Warriors

Warriors almost boycott 2014 playoff game after Donald Sterling audio release

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AP

Warriors almost boycott 2014 playoff game after Donald Sterling audio release

The 2014 NBA playoffs left Adam Silver handling his toughest test as NBA commissioner just a few months into the job.

TMZ published a phone recording of Clippers owner Donald Sterling going on a racist rant to his mistress V. Stiviano. Sterling had been a black stain on the NBA for his entire history as Clippers owner, but the recording put Silver on the clock.

The players wanted Sterling thrown out of the league for good post-haste. 

While the Sterling tape was dominating the headlines, the Clippers and Warriors were locked in a hotly contested first-round playoff series. Ahead of Game 5 at Staples Center, Warriors general manager Bob Myers called team president Rick Welts to tell him the players were prepared to make a stand if Silver's punishment wasn't up to snuff. 

"These guys are going to walk off the floor,'" Welts recalled to ESPN's Ramona Shelburne. "He was with the team that morning and said the vibe around the team -- maybe both teams -- was that if this doesn't go the way the players want it to go that they could walk out on the floor and then walk right off and not play the game that night."

Former Warriors forward Andre Iguodala was more than ready to take a stand if Silver lacked the conviction to do what was necessary.

"I was all-in. Like shut down the whole season," Iguodala said. "Maybe that was too far, but as far as that game that day, you can reschedule it, you gotta sort this thing out, because there's some deep-rooted stuff with him that had to be addressed."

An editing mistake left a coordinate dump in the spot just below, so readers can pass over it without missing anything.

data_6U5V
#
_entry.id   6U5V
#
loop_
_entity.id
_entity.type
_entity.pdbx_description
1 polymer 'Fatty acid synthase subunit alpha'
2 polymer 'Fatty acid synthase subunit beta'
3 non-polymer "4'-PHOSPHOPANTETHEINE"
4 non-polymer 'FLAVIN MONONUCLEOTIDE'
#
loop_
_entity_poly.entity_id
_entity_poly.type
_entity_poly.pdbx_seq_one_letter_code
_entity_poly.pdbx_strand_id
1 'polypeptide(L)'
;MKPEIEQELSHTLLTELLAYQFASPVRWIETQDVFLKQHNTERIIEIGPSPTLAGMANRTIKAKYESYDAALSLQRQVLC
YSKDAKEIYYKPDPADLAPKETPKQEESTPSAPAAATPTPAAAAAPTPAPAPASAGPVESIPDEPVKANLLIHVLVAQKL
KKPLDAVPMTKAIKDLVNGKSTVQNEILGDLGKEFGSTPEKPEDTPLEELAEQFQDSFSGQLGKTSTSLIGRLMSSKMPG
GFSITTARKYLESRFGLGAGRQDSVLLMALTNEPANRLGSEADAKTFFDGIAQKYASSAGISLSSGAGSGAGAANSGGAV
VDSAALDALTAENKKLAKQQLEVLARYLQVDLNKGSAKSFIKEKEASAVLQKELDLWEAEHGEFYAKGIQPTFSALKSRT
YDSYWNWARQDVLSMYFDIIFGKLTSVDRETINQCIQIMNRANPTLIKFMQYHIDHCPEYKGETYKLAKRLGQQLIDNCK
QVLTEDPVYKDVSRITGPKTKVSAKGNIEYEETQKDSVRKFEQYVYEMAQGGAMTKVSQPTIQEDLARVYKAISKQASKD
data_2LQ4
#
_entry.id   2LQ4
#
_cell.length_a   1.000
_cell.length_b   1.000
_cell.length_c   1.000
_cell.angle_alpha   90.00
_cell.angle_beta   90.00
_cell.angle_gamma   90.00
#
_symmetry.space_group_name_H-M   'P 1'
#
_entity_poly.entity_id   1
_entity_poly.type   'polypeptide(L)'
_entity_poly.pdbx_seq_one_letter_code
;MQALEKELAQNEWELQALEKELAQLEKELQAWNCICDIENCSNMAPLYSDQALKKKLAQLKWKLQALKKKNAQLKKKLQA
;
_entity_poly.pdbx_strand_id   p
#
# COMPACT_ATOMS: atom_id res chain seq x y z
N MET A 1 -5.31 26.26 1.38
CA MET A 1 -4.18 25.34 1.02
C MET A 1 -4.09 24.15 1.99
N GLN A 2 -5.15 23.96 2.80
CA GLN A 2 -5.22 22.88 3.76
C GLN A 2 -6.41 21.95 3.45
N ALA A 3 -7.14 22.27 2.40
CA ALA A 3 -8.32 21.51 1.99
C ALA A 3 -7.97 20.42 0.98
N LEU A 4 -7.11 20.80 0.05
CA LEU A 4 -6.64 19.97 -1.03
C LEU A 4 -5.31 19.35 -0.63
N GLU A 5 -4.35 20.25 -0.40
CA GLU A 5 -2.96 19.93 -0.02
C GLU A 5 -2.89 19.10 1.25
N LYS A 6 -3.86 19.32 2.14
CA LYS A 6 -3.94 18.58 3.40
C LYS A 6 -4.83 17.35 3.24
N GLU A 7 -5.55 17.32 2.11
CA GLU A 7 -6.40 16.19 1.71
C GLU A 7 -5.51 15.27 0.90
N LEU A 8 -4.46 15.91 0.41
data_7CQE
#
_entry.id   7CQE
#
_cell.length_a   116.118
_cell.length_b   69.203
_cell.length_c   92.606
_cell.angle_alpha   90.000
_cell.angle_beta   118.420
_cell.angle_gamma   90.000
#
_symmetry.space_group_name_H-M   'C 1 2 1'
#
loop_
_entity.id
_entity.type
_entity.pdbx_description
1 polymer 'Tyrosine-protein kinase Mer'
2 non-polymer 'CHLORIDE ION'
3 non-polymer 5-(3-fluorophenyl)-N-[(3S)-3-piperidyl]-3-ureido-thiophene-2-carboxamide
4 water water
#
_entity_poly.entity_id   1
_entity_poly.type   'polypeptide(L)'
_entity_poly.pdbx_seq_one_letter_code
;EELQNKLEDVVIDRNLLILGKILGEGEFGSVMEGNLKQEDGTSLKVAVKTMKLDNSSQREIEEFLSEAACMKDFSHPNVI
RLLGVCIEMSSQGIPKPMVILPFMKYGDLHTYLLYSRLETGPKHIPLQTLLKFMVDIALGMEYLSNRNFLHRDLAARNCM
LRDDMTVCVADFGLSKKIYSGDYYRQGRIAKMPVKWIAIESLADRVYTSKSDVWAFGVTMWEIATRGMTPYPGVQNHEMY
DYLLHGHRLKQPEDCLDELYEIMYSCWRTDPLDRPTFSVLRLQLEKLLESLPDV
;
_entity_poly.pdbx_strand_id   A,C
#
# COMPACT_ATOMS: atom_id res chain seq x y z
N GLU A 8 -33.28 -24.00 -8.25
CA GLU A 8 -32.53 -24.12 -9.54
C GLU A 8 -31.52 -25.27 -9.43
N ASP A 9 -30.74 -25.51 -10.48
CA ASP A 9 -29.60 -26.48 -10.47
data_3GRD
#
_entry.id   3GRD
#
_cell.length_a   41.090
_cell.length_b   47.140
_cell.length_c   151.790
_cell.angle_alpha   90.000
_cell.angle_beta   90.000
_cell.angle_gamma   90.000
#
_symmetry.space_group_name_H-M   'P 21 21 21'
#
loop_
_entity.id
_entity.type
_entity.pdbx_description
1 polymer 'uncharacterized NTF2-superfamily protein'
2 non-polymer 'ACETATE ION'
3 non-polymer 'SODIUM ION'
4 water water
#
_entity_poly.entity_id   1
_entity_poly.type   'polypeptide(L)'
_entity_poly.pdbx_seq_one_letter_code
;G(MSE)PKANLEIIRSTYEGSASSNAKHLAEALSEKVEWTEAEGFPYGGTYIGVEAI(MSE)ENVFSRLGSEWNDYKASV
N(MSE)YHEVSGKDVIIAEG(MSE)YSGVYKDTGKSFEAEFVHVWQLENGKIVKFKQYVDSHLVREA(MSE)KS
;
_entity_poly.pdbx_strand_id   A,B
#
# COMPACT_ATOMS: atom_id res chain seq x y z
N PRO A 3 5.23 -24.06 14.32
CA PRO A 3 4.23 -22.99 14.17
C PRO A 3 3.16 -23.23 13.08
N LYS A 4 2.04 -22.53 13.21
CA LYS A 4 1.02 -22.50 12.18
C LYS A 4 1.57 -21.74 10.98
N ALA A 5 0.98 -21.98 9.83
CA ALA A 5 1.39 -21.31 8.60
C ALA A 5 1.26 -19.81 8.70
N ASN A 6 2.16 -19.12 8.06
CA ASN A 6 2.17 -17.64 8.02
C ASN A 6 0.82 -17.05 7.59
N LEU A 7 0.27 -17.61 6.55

Draymond Green told NBC Sports Bay Area's Logan Murdock that the boycott was a full-go. 

"I remember everybody talking like if Adam Silver don't come down with a tough enough post and we don't think it's right, we're not playing tonight," Green said.

Had the Clippers and Warriors elected not to play Game 5, it's a moment that would have gone down as one of the most important and momentous acts in sports history and in the overall arc of the fight for social justice and equality in America.

"If we didn't play," former Clipper Jamal Crawford said, "I think that honestly it would have outlived us. They would be talking about that while we're not here anymore.

"It's never happened. At that magnitude, at that level."

[RELATED: Dubs of East? Hawks building something with young core]

The stand, as you know, was not needed.

Silver stood in front of the world and banned Sterling from the NBA for life, leading to him selling the team to Steve Ballmer.

The Clippers went on to win the series in seven games.

Facing Zion Williamson shows Warriors fans how quick fortunes can change

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USATSI